That’s a great point Andrew and yes that is exactly right that there is great potential to use the data they have to monitor drug purchases / volumes by patients that seem ‘suspect’. Indeed a major area of focus for CVS is the prevention of drug abuse. It’s a significant opportunity, not just socially, but also economically as it costs the healthcare system a lot (reimbursement by payors for these drugs, ER / hospitalizations for drug abusers, mortality etc.). I actually wasn’t aware that CVS Health was partnering with companies to do this so that’s a great callout! I definitely agree that CVS should (and probably will) use this to communicate their transition from a pharmacy / retail to a health company.
Thank you once again!
RyanAir brings out strong emotions / reactions from people who’ve flown with them!
I definitely agree that they’ve managed to built a significant cost advantage relative to other airlines, but I wonder if their reputation ultimately will hurt them in the segment that is just above the ‘very price sensitive’ consumers? I.e. is their operating model actually driving them to extremely low value consumers and preventing them (as a result of their reputation) in acquiring higher value consumers? Their profits, margins are healthy today but I wonder if all of this bodes well for them in the long run?
Another question I had was that a few years ago there was a very clear distinction between “low cost” and other airlines, but there is an emergence of segments in the middle (e.g. low cost airlines launched by national carriers) that are looking to ‘pull away’ consumers that may not be as price sensitive away from low cost carriers such as RyanAir. How significant do you think this threat is?
Enjoyed this post!
Sid, this is a great post!
It sounds bizarre that a company with as much experience as Target would take a business and operational model that worked well for them, had customers happy and apparently had Canadians excited as well but botch it up so badly by essentially mismanaging the very core of what makes them Target (expect more pay less)! This might be really apparent looking in hindsight, but what’s interesting is that they failed to ‘go back to their core’ even as performance slid. I also wonder if there were other factors that hindered their success in the Canadian market? Perhaps what I’m getting it was if it was a choice on their part to depart from their ‘core’ or were there other factors (e.g. taxes / currency, regulatory etc) that required them to change their model?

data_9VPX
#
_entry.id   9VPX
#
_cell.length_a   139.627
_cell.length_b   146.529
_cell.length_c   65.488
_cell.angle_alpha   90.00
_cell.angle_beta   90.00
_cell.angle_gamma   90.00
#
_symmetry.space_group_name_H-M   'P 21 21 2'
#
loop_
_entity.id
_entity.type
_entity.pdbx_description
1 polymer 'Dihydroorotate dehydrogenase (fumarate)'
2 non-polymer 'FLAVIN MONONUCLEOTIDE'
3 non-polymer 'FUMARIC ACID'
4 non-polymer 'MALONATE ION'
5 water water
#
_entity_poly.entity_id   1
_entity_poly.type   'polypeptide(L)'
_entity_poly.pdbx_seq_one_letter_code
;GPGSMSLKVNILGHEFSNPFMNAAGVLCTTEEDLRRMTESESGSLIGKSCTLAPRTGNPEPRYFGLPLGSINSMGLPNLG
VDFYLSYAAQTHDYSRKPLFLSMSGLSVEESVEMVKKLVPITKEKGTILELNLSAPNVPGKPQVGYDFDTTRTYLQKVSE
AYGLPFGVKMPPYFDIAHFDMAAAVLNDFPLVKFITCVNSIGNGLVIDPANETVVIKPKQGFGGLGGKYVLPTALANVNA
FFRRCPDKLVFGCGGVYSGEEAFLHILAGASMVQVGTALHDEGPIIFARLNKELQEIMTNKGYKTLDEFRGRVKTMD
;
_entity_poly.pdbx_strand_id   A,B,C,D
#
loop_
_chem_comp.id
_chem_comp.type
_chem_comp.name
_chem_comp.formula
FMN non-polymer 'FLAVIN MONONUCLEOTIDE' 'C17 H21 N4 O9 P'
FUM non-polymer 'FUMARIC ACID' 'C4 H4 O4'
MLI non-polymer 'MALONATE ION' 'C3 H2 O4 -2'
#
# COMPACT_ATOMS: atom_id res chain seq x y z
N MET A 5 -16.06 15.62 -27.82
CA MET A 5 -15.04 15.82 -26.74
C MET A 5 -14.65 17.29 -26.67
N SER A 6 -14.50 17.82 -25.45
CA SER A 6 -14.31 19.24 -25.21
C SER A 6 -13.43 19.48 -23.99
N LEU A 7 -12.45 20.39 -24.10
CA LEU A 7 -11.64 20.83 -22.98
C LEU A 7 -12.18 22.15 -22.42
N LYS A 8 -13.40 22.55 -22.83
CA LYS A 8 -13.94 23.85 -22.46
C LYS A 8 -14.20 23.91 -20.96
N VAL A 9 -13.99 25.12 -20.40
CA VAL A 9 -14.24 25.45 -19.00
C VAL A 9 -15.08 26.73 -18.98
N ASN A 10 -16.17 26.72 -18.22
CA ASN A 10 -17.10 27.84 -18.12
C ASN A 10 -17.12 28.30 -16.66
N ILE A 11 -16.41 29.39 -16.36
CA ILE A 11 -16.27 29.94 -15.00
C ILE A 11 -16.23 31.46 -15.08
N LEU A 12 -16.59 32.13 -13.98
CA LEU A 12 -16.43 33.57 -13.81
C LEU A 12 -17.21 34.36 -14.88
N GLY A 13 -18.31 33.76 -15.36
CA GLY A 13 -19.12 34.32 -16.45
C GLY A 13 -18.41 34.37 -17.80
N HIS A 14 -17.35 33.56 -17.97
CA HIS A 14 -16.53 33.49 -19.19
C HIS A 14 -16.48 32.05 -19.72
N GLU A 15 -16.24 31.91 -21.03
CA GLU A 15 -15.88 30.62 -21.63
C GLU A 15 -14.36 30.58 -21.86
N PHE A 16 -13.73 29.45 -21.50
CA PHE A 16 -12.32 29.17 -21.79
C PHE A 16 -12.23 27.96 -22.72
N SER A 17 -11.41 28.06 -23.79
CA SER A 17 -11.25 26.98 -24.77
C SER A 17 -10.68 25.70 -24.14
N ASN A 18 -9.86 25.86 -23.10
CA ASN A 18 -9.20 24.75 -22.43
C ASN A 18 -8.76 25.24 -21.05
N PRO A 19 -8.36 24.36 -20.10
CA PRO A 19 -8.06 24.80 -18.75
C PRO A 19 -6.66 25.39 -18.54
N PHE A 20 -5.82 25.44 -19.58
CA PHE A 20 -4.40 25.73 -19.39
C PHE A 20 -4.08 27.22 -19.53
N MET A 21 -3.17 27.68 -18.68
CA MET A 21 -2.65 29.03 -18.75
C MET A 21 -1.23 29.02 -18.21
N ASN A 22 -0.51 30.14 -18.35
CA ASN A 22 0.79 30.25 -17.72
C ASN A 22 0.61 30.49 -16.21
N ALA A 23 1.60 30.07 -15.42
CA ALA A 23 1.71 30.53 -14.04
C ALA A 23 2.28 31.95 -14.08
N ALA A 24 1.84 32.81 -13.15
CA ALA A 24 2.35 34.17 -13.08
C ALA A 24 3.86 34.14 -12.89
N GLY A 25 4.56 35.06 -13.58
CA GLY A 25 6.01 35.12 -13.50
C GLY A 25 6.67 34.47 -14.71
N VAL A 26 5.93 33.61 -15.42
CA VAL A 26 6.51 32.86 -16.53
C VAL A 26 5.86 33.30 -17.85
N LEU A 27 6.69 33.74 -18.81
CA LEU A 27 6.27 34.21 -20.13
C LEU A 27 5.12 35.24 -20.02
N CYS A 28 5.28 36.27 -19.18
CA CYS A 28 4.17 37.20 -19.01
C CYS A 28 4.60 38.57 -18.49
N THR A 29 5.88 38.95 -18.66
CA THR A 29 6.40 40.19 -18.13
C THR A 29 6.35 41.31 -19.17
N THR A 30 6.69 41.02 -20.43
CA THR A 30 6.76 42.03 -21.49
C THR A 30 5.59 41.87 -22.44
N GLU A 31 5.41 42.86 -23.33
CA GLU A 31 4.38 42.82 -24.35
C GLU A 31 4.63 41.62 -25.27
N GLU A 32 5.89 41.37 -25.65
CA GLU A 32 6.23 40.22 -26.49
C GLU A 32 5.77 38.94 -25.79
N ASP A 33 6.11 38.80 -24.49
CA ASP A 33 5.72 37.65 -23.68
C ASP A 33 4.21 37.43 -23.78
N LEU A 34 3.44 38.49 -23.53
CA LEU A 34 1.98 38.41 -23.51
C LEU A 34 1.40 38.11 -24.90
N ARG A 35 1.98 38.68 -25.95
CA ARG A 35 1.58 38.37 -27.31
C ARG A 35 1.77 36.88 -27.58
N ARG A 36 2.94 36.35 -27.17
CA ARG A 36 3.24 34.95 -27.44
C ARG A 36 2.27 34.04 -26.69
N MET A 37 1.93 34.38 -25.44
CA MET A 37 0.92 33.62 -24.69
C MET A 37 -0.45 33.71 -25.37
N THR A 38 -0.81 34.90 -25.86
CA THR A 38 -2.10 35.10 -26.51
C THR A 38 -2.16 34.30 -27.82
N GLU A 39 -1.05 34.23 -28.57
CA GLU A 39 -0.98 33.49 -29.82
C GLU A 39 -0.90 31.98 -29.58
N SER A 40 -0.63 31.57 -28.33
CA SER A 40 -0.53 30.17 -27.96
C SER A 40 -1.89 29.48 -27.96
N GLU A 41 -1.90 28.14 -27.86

Enjoyed the post!
This is a great post Roger. I completely agree re: the disruptive model that Bain introduced in the 1970s when the industry practice / orientation was towards ‘academic’ reports for management that, however, lacked any real substance / implementation value. My big question for Bain is whether this model is as differentiated in today’s world. Several (dare I say all..) consulting firms today tout the practicality of their solutions and seek to work hand in hand with management and in fact (as Marco alluded) are moving towards a more specialized, as opposed to a generalist, model in order to be able to provide tangible value to clients. It will be interesting to see if Bain is able to maintain its competitive advantage or seeks to transition somehow given this shift.
Another interesting dimension is the significant number of Bain / other consulting firm alums that are now out in the corporate world. Given the prevalence and access to this talent, I wonder if it somewhat dilutes the value of consulting services?